In our journey through the long Last Supper discourse of John’s Gospel that we have been in during the liturgies of these waning Easter days, we hear today the Lord tell his disciples that he has much more to tell them but that they cannot bear it now. Though the Lord will indeed go on to say quite a bit more to them, we should pause and reflect on these words.
We remember St. Paul saying a similar thing to the Corinthians, “I gave you milk, not solid food, for you were not yet ready.” And Jesus had said previously, “Do not cast your pearl’s before swine.” There is a great tradition of spiritual teachers who take on young apprentices that goes back many centuries in both western as well as eastern monasticism. The young apprentice cannot possibly understand the ineffable mysteries that the master has come to experience after years of dedicated prayer and asceticism. So the master will lead by suggestion and puzzles that pull the youth forward in exploration.
We must always be aware of how much we do not know. One of the greatest lessons spiritual masters sought to teach their students is this great humility to recognize our utter ignorance of great matters. It is not far off the mark to say that we know nothing and that everything we think we know is likely wrong. There is a famous medieval book about this spiritual knowledge we label mysticism called “The Cloud of Unknowing.” Its author is unknown. But the author challenges the reader to have the courage to abandon what he thinks he knows so that he can more perfectly encounter the living God, whom no one can know (No one has ever seen God, says John 1:18). To encounter God in this cloud of unknowing. It is similar to the famous “via negativa” also known as apophatic theology. That way always speaks of God as “not that” and “not that” claiming that whenever we speak about God with a positive affirmation, than we have necessarily lost God.
There is a great wisdom in all this. Too often we feel we know what God wants, or how God works or even who God is. We can become secretly arrogant and proud feeling that we are somehow aware of deep mysteries that have simply not yet been revealed or that can never really be expressed in words. If you doubt the truth of this, simply pick up any book written by one of the great philosophers such as Kant or Hegel or Heidegger. After a page or two you have to humbly accept your utter bewilderment in the face of these mysteries.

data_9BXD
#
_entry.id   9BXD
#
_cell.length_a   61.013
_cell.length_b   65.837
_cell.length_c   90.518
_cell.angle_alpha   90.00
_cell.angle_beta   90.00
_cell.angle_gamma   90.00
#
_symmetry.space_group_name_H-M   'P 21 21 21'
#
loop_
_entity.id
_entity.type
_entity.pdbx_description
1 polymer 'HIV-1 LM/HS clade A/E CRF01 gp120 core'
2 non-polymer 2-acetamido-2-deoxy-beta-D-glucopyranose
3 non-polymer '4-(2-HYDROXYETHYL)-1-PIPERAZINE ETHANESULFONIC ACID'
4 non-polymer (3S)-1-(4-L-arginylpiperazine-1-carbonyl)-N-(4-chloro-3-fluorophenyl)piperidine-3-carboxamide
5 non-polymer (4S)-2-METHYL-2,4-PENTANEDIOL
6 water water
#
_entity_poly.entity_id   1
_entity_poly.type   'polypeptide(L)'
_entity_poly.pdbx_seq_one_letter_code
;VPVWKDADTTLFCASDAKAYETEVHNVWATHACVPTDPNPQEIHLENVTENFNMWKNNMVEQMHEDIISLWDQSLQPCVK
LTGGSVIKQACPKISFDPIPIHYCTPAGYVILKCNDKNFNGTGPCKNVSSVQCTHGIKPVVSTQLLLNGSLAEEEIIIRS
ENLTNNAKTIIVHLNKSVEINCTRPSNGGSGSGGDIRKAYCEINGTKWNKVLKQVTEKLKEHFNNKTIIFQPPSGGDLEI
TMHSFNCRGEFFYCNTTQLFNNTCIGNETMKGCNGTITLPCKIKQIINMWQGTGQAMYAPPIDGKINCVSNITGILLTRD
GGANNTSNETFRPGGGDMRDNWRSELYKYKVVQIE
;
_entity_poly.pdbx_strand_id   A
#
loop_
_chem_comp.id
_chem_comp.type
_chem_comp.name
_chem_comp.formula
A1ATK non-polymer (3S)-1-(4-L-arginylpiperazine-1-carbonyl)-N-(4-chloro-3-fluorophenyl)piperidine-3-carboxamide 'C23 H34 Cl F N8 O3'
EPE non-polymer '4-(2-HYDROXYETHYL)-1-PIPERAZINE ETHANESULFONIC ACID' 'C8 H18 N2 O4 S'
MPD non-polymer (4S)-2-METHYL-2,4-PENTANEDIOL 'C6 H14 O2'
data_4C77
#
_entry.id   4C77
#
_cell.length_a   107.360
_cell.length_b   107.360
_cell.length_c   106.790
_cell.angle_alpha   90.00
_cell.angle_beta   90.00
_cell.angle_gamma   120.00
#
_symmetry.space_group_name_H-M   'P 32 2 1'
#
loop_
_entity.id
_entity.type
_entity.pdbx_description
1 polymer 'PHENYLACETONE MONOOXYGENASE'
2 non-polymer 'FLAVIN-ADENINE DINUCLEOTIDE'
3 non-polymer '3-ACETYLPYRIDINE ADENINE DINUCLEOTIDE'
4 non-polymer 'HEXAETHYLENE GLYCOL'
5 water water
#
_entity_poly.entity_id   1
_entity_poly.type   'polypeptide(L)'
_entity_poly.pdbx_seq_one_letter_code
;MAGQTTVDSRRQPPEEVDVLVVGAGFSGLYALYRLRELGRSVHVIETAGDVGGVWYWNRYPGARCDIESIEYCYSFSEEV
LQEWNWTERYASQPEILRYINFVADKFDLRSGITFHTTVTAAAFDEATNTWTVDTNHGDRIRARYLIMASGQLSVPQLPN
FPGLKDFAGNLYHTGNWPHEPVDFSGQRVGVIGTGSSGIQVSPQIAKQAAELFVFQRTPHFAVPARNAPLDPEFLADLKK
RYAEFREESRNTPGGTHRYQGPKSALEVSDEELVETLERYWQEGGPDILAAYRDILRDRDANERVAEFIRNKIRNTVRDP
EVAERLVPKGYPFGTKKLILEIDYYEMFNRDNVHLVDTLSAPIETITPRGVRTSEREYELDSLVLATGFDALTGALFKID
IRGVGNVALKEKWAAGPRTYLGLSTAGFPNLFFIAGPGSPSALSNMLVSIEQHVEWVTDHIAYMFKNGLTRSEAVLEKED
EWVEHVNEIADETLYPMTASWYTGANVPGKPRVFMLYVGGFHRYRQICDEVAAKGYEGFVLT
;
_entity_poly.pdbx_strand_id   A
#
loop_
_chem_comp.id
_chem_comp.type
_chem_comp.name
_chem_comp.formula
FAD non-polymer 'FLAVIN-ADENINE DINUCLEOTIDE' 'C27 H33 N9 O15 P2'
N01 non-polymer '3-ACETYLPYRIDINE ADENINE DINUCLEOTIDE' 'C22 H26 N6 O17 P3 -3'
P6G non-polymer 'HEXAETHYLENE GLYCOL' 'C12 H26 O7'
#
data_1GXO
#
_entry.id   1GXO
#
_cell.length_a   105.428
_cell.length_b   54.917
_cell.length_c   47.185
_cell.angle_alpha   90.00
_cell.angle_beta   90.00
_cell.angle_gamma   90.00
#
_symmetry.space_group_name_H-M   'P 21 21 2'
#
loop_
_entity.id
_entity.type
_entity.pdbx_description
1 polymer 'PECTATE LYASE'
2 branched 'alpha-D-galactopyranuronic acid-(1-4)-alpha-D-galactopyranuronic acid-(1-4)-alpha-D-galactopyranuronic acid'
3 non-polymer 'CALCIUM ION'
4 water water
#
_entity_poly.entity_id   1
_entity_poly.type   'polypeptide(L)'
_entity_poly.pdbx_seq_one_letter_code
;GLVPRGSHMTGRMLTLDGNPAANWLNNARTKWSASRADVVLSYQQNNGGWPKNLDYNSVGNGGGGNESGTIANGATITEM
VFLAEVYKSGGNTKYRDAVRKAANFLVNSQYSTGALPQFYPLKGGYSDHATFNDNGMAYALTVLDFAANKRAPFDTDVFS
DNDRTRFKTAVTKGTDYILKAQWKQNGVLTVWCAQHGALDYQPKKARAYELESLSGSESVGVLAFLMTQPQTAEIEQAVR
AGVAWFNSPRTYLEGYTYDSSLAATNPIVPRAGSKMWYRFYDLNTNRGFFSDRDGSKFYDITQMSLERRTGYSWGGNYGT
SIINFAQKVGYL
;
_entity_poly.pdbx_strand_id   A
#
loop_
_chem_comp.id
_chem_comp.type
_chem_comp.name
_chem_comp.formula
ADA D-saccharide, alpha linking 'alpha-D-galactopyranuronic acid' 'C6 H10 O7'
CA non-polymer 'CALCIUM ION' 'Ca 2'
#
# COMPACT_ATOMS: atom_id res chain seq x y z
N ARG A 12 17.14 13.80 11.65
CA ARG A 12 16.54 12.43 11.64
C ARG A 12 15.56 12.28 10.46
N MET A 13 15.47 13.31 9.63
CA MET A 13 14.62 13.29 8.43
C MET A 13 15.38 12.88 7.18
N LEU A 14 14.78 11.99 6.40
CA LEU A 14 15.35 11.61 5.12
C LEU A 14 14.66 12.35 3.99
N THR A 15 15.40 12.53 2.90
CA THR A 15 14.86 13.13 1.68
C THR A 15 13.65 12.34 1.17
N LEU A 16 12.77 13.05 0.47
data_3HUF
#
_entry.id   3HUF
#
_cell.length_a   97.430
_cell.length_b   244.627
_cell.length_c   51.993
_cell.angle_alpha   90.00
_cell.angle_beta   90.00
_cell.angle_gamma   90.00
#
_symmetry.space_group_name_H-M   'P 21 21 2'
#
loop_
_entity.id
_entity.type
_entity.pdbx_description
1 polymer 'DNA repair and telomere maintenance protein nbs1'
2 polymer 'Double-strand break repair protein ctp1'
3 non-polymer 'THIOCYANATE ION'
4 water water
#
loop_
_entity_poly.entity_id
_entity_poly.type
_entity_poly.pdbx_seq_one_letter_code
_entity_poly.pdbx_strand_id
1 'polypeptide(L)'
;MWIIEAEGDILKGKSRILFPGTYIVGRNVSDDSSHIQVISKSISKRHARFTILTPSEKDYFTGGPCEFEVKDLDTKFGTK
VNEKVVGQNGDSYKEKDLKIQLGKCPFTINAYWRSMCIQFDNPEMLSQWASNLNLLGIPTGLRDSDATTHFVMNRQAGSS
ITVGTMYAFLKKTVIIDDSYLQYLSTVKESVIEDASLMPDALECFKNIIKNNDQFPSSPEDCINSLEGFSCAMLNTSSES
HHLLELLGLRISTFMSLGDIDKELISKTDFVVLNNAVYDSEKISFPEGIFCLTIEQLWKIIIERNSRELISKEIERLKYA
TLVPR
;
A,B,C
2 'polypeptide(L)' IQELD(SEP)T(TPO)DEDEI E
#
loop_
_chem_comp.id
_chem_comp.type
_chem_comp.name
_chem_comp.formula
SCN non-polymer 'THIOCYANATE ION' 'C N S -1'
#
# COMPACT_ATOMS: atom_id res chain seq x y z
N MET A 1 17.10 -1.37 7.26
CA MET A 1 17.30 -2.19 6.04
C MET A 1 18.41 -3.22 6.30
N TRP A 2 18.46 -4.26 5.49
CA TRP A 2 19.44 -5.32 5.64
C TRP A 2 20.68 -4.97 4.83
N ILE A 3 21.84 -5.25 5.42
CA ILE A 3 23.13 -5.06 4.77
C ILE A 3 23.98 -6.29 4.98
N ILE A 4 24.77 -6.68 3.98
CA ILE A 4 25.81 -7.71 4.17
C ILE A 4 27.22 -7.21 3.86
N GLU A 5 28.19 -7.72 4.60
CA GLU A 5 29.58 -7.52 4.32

We simply do not know. We are like little children or the blind leading the blind. To accept this dark reality is to accept our complete powerlessness over anything. We must rely completely on faith and faith would not be faith if it could see. Yet so many often cry out, why has God done this? Why is this happening? We become like it was said of people from Missouri- show me, we demand! Or we demand miracles or some kind of release. We try to bargain with God or make promises we cannot keep. Ultimately though, it is all about accepting our powerlessness.
But Jesus told us all this when he told his Apostles, “You cannot bear it now.” Seeking a why and a wherefore to our present situation or indeed to any situation of human suffering, is to ask a vain question. If Jesus had asked the Father “why” in Gethsemane, we would all still be dead in our sins. But Jesus did not ask why. He merely and with deep humility simply said, “Thy will be done.” Mary too replied to the angel, “Let it be done to me as you say!” This is our only response really possible. It is the same response that staring at the night sky or the ocean expanse also elicits if we allow it. We know nothing. We can only trust in the love of God almighty and throw ourselves on God’s mercy. It was what Jesus in his complete humanity did when faced with the ineffable. Not rage but complete surrender. In this time of darkness and fear, let us pray for the courage to say with Jesus, “yes!” and then we might begin to understand the words of the 23rd Psalm, “Even though I walk through the dark valley of death, I shall not fear!”